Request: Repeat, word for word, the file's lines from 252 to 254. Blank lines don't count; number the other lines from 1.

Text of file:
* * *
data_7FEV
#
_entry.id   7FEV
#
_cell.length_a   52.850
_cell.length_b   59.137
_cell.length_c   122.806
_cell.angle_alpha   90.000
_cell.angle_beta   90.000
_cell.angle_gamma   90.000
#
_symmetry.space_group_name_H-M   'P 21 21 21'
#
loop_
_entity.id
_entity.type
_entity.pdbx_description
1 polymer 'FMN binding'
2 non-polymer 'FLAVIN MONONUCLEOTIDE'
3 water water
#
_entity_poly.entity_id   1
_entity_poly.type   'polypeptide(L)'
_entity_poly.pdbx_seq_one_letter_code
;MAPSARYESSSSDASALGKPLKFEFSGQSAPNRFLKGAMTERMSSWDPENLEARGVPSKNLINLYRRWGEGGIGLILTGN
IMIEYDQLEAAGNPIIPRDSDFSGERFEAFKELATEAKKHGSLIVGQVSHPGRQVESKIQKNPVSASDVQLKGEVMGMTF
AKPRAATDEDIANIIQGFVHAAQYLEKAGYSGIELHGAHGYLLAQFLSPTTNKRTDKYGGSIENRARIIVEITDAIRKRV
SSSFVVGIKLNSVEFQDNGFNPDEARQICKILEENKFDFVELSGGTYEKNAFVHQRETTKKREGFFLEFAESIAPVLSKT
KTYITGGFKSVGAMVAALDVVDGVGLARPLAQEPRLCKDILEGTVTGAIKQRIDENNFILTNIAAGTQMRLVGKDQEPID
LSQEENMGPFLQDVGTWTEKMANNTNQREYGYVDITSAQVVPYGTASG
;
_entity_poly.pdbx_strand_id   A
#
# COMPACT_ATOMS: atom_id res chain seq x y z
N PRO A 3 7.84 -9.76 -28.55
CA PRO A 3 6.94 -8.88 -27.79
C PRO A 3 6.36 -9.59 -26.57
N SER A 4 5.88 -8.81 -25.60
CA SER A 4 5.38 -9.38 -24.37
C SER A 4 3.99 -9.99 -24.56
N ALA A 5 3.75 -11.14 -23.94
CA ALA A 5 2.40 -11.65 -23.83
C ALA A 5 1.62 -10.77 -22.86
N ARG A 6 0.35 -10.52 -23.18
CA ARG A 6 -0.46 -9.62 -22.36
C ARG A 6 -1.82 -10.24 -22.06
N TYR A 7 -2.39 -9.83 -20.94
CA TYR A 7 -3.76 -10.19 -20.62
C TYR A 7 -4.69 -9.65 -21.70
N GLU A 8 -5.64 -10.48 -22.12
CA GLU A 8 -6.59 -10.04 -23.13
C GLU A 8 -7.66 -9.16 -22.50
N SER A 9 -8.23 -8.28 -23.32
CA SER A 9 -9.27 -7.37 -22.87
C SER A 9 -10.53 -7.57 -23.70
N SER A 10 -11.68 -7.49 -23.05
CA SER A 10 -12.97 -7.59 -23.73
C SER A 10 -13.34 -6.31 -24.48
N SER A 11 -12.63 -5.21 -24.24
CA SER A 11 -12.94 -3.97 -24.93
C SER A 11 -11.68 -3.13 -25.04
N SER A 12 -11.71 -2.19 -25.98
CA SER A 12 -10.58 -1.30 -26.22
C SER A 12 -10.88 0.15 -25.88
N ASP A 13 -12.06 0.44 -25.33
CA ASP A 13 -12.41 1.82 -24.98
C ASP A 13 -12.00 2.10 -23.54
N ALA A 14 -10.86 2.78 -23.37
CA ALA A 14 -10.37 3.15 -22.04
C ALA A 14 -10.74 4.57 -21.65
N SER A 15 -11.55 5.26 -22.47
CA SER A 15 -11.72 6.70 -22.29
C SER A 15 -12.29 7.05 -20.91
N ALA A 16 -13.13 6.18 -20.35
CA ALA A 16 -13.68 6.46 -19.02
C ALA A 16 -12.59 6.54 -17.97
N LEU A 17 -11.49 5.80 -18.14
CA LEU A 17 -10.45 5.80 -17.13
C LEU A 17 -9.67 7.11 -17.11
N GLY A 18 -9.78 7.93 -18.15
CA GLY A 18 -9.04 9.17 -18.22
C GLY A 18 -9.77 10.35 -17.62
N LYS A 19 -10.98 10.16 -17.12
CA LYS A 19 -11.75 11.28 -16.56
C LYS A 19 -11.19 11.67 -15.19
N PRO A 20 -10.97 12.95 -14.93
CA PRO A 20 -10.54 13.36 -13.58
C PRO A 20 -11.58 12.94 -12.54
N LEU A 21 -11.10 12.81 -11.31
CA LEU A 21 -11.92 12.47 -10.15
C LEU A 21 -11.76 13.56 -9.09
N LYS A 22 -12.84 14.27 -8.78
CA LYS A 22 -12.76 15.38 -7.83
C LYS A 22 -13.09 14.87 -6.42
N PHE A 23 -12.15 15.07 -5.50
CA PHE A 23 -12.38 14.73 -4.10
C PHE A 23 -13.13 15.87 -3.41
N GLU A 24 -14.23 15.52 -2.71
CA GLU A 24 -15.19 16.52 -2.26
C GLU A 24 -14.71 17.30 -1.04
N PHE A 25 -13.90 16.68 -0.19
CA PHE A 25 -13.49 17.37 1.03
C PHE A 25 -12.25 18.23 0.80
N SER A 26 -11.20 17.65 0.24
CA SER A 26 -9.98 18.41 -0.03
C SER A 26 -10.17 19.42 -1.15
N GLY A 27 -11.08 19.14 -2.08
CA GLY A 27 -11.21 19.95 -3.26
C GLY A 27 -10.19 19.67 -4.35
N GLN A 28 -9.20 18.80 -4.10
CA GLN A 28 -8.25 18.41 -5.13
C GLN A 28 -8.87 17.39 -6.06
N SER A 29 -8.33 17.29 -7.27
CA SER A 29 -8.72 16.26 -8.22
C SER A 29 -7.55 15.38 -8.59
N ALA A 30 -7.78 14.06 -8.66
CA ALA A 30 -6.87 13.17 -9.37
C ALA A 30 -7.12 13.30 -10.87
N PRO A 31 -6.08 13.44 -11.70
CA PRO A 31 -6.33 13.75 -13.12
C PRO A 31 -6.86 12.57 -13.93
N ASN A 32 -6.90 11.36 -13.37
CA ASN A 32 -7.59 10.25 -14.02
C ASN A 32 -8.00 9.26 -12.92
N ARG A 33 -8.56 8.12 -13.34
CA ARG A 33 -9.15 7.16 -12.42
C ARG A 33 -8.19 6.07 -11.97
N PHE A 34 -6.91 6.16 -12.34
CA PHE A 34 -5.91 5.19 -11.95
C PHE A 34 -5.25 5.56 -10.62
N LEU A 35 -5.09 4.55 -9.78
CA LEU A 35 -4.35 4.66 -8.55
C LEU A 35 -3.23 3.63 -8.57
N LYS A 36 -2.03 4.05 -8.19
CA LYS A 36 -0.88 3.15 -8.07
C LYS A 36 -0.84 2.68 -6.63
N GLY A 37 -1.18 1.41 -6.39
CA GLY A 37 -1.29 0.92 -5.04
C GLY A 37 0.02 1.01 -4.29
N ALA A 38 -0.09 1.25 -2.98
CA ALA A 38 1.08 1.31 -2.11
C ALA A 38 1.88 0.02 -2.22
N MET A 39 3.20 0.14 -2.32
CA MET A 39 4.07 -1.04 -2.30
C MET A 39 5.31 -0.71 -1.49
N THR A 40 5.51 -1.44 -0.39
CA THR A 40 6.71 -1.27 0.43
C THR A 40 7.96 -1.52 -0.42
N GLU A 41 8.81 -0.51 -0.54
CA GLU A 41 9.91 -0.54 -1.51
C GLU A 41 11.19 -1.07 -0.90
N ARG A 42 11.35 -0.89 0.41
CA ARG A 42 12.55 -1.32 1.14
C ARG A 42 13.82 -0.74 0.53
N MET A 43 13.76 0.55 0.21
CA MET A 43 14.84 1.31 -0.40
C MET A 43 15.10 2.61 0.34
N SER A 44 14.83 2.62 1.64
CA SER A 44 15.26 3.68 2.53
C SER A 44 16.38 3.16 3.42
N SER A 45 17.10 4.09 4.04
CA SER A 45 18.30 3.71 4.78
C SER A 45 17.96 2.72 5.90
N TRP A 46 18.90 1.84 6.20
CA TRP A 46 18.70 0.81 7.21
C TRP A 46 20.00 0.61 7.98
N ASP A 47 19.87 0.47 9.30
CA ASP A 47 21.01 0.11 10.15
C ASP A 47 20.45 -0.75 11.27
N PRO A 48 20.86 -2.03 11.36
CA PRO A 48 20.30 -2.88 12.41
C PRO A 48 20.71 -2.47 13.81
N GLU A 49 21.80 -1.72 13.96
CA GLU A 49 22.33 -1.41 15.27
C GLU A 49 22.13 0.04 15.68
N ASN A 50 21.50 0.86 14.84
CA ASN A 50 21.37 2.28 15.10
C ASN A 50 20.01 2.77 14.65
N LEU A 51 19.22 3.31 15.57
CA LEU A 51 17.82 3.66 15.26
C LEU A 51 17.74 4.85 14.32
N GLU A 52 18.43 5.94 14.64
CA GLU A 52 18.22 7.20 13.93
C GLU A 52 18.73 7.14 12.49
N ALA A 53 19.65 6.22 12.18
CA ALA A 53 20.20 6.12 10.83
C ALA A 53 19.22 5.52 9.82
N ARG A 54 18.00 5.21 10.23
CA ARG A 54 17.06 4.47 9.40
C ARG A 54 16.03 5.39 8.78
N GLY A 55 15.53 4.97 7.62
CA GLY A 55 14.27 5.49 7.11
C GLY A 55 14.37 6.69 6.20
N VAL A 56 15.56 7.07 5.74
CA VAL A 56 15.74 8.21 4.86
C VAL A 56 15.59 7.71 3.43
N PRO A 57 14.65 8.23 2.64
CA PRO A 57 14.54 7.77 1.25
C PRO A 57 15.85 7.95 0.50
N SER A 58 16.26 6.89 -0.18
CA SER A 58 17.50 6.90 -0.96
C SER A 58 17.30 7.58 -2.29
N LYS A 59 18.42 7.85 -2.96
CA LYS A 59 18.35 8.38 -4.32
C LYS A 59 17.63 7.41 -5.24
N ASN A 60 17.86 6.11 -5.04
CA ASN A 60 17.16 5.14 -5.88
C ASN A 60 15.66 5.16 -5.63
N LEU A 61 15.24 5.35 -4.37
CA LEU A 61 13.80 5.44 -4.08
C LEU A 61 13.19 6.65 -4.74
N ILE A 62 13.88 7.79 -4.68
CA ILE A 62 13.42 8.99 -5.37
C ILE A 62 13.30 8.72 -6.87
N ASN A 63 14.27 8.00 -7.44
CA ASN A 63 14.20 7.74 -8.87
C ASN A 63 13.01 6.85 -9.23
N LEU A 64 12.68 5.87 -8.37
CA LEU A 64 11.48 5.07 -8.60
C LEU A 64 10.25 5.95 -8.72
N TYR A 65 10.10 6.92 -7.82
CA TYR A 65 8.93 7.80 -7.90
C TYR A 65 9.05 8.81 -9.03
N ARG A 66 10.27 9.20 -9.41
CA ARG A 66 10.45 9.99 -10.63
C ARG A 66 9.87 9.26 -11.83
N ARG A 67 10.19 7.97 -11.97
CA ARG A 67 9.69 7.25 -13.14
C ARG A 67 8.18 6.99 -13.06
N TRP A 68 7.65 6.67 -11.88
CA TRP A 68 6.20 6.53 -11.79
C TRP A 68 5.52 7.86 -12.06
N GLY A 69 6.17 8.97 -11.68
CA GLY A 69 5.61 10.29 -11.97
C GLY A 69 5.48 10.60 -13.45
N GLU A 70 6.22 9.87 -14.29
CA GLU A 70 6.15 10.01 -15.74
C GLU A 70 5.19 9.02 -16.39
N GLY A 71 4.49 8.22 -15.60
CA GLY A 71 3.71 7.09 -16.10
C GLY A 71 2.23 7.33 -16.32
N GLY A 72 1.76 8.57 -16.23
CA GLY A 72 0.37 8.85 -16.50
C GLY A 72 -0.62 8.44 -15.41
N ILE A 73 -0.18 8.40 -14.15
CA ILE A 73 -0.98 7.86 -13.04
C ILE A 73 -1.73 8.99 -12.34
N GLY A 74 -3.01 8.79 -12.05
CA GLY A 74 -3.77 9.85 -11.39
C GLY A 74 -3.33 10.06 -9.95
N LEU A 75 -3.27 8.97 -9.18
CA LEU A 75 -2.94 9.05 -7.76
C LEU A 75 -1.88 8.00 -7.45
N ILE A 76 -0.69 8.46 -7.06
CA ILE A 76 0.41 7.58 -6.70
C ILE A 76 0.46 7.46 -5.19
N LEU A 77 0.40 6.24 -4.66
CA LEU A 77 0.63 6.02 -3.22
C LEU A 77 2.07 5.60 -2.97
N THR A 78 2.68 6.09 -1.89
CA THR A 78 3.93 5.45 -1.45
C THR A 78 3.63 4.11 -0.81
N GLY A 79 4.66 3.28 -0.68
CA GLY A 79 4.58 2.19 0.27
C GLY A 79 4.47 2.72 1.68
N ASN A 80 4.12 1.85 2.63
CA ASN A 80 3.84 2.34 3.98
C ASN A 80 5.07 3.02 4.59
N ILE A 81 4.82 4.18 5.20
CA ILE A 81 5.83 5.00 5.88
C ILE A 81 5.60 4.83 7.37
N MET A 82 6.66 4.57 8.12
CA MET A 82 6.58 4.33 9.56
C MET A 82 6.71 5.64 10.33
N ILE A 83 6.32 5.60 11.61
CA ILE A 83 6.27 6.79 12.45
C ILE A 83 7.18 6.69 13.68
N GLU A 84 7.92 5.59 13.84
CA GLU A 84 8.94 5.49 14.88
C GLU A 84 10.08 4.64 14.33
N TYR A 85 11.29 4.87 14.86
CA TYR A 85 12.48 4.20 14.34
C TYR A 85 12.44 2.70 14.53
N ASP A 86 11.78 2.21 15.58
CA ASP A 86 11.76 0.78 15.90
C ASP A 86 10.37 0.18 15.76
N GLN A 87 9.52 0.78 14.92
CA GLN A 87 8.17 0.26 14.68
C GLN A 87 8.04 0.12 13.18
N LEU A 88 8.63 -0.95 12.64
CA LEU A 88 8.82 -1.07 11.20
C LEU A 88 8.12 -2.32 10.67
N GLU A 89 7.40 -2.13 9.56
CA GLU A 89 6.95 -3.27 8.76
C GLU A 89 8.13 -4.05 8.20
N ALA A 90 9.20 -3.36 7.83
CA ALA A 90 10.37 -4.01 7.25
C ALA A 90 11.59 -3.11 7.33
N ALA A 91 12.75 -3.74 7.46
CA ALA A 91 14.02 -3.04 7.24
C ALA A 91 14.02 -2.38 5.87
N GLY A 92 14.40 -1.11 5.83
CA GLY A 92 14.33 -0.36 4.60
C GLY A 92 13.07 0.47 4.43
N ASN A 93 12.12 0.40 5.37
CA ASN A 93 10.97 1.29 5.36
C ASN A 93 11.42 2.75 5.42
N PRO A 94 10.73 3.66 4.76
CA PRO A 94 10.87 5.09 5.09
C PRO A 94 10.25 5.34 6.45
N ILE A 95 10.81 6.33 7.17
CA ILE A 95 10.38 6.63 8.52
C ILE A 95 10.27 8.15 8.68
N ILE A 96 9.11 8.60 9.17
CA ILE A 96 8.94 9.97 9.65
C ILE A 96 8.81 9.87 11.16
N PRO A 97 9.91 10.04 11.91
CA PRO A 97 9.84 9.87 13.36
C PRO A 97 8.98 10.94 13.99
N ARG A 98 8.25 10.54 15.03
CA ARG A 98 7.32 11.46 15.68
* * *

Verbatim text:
CA LEU A 75 -2.94 9.05 -7.76
C LEU A 75 -1.88 8.00 -7.45
N ILE A 76 -0.69 8.46 -7.06